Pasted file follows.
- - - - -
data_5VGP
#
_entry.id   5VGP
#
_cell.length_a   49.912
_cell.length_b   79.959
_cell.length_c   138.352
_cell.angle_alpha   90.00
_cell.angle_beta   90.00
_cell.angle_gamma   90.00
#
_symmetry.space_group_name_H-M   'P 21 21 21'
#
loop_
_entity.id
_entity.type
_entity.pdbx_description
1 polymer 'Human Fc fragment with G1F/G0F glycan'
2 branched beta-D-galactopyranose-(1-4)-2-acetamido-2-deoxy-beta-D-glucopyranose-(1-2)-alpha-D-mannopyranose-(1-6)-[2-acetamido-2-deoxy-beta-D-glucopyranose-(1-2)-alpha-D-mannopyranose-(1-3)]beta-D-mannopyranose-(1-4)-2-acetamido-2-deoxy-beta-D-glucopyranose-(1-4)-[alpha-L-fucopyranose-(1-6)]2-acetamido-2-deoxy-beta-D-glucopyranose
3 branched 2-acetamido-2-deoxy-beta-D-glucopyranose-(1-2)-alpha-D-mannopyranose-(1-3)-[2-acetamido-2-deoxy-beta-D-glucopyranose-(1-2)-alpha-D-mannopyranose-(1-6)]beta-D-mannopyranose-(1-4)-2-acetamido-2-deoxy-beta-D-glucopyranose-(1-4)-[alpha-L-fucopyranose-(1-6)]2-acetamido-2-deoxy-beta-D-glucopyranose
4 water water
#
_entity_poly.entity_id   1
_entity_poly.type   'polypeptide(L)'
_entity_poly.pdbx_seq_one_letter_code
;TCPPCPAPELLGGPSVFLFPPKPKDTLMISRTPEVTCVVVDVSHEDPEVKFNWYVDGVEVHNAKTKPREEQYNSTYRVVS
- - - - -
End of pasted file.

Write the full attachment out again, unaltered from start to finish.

data_5VGP
#
_entry.id   5VGP
#
_cell.length_a   49.912
_cell.length_b   79.959
_cell.length_c   138.352
_cell.angle_alpha   90.00
_cell.angle_beta   90.00
_cell.angle_gamma   90.00
#
_symmetry.space_group_name_H-M   'P 21 21 21'
#
loop_
_entity.id
_entity.type
_entity.pdbx_description
1 polymer 'Human Fc fragment with G1F/G0F glycan'
2 branched beta-D-galactopyranose-(1-4)-2-acetamido-2-deoxy-beta-D-glucopyranose-(1-2)-alpha-D-mannopyranose-(1-6)-[2-acetamido-2-deoxy-beta-D-glucopyranose-(1-2)-alpha-D-mannopyranose-(1-3)]beta-D-mannopyranose-(1-4)-2-acetamido-2-deoxy-beta-D-glucopyranose-(1-4)-[alpha-L-fucopyranose-(1-6)]2-acetamido-2-deoxy-beta-D-glucopyranose
3 branched 2-acetamido-2-deoxy-beta-D-glucopyranose-(1-2)-alpha-D-mannopyranose-(1-3)-[2-acetamido-2-deoxy-beta-D-glucopyranose-(1-2)-alpha-D-mannopyranose-(1-6)]beta-D-mannopyranose-(1-4)-2-acetamido-2-deoxy-beta-D-glucopyranose-(1-4)-[alpha-L-fucopyranose-(1-6)]2-acetamido-2-deoxy-beta-D-glucopyranose
4 water water
#
_entity_poly.entity_id   1
_entity_poly.type   'polypeptide(L)'
_entity_poly.pdbx_seq_one_letter_code
;TCPPCPAPELLGGPSVFLFPPKPKDTLMISRTPEVTCVVVDVSHEDPEVKFNWYVDGVEVHNAKTKPREEQYNSTYRVVS